What standard can be used to know that physiotherapy services are a good thing?
I’ve seen multiple debates online about the effectiveness of services. Some believe that tracking outcomes does not prove effectiveness. Often times these individuals focus on the fact that a randomized controlled trial didn’t happen in the clinic – which means the natural course of the condition is not taken into account.
This recent study is interesting because it sort of answers the question of when physiotherapy is worthwhile – meaning the service provides benefit that exceeds the natural course of the condition. This is relevant to know when considering the cost of services and the time and effort involved to attain the desired outcome.
When compared to the natural course of a condition, once physiotherapy services hit a reduction in pain and an increase in function 20% above the natural course of the condition, the services are considered worthwhile.
You’ll find the abstract to the recent study below.
The smallest worthwhile effect of primary care physiotherapy did not differ across musculoskeletal pain sites.
To determine and compare estimates of the smallest worthwhile effect (SWE) for physiotherapy in neck, shoulder and low back patients, and to investigate the influence of socio-demographic, clinical and psychological factors on these estimates.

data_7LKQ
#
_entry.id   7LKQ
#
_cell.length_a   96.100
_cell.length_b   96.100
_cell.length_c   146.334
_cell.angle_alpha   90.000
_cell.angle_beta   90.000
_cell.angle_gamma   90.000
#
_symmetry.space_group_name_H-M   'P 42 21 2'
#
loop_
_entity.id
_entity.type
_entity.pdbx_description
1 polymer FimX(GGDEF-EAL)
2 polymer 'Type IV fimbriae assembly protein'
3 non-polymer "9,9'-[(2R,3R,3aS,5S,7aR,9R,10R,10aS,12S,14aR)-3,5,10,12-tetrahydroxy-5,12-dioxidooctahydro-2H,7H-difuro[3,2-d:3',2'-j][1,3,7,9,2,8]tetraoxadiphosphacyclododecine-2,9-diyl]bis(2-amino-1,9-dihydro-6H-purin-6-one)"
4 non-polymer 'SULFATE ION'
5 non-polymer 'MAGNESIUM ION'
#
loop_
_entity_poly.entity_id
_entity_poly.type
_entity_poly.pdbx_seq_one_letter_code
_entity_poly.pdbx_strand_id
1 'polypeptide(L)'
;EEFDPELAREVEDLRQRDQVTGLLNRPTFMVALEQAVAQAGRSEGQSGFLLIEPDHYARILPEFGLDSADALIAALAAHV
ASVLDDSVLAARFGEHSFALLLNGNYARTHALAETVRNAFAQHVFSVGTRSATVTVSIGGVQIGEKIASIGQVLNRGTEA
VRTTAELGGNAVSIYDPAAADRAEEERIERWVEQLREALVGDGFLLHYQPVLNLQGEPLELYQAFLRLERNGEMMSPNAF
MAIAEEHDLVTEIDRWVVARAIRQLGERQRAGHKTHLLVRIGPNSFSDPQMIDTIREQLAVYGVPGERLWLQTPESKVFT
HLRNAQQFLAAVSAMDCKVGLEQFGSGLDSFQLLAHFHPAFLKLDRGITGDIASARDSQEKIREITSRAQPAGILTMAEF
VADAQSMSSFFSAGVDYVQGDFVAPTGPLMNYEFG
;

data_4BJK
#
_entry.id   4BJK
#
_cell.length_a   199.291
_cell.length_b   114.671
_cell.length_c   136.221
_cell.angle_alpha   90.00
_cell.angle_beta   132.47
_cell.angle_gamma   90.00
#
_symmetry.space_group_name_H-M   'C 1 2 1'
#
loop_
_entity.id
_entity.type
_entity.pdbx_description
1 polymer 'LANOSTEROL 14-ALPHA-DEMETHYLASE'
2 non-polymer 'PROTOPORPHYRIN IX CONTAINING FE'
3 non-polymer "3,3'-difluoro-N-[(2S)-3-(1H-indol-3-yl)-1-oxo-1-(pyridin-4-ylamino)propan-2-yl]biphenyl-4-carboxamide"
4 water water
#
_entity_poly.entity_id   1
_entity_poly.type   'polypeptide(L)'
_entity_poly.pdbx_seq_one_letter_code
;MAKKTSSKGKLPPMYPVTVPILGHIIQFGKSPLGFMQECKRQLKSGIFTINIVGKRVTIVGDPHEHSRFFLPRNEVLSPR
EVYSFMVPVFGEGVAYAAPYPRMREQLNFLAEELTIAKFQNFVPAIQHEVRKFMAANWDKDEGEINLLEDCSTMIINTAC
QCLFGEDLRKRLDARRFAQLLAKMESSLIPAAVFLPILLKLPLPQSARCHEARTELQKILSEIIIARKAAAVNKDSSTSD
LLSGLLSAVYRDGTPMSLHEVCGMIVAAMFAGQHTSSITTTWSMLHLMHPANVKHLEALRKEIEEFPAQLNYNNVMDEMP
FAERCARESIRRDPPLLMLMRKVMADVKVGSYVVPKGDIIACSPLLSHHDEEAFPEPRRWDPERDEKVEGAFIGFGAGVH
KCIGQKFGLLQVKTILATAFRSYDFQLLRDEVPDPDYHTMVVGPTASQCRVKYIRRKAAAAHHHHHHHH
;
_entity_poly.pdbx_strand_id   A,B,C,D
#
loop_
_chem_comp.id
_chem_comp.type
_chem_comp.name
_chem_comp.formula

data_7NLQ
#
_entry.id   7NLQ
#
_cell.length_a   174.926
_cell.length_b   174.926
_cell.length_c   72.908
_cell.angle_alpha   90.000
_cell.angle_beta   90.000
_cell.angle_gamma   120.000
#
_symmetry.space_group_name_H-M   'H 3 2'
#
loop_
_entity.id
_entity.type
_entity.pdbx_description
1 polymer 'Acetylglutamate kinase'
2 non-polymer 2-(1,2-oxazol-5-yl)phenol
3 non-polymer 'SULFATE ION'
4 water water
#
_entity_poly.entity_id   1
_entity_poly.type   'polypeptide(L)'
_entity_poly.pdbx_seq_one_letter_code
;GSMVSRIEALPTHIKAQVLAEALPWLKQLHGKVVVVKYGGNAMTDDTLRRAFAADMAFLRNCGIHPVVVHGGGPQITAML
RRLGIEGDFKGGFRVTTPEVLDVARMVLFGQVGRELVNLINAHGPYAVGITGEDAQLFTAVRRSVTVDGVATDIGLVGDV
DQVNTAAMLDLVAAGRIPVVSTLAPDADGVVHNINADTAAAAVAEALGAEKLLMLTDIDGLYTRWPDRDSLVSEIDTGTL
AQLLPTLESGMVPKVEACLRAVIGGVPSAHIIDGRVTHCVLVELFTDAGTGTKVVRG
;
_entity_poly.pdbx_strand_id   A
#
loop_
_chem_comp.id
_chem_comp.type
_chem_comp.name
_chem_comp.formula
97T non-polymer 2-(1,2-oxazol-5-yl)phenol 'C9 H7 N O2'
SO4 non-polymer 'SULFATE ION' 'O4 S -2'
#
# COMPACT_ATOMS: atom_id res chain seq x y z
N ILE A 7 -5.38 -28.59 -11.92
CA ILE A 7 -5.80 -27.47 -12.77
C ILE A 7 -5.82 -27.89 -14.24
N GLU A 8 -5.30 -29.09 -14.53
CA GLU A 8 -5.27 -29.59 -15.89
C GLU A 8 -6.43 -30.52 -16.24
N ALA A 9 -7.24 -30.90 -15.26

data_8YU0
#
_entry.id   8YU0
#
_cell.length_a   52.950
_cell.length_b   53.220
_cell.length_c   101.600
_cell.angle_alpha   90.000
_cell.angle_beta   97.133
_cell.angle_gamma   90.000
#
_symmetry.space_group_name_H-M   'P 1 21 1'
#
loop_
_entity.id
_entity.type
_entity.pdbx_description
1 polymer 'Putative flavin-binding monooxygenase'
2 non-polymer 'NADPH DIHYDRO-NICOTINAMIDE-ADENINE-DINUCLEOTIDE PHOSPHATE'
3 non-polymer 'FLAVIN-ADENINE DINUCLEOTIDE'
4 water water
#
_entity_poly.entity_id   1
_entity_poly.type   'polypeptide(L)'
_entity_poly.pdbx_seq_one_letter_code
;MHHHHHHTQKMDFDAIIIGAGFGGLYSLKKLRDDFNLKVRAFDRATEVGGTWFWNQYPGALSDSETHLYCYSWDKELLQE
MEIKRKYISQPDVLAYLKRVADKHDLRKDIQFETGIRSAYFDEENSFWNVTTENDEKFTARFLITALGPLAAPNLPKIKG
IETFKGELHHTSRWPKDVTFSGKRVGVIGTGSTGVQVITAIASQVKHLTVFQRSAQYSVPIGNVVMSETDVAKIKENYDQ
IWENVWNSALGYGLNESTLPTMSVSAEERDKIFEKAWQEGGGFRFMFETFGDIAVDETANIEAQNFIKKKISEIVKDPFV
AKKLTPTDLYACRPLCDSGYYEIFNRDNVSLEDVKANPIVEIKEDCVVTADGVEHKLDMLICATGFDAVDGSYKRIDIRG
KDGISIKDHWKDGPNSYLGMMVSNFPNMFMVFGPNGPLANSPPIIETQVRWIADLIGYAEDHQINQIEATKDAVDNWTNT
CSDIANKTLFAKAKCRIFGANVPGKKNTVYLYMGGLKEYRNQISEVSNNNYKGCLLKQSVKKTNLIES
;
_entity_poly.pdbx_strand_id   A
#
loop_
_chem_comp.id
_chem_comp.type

A structured telephone interview was conducted before treatment was commenced in 160 patients referred for primary care physiotherapy. The benefit-harm trade-off method was used to estimate the SWE of physiotherapy for the following outcomes; pain, disability and time to recovery, compared with the improvement achieved without any treatment (natural course). Regression analyses were used to assess the influence of socio-demographics, clinical variables and intake scores on pain, disability and psychological scales.
The median SWE for improvements on pain and disability was 20% (interquartile range [IQR] 10-30%) and the SWE for time to recovery was 10 days (IQR 7-14 days) over a period of six weeks. These estimates did not differ with respect to pain location (neck, shoulder or back) and were generally unaffected by socio-demographic, clinical and psychological factors.
People with neck, shoulder and low back pain need to see at least 20% of additional improvement on pain and disability compared with natural recovery to consider that the effect of physiotherapy is worthwhile, given its costs, potential side effects and inconveniences.
J Clin Epidemiol. 2018 May 28. pii: S0895-4356(17)31379-3. doi: 10.1016/j.jclinepi.2018.05.019. [Epub ahead of print]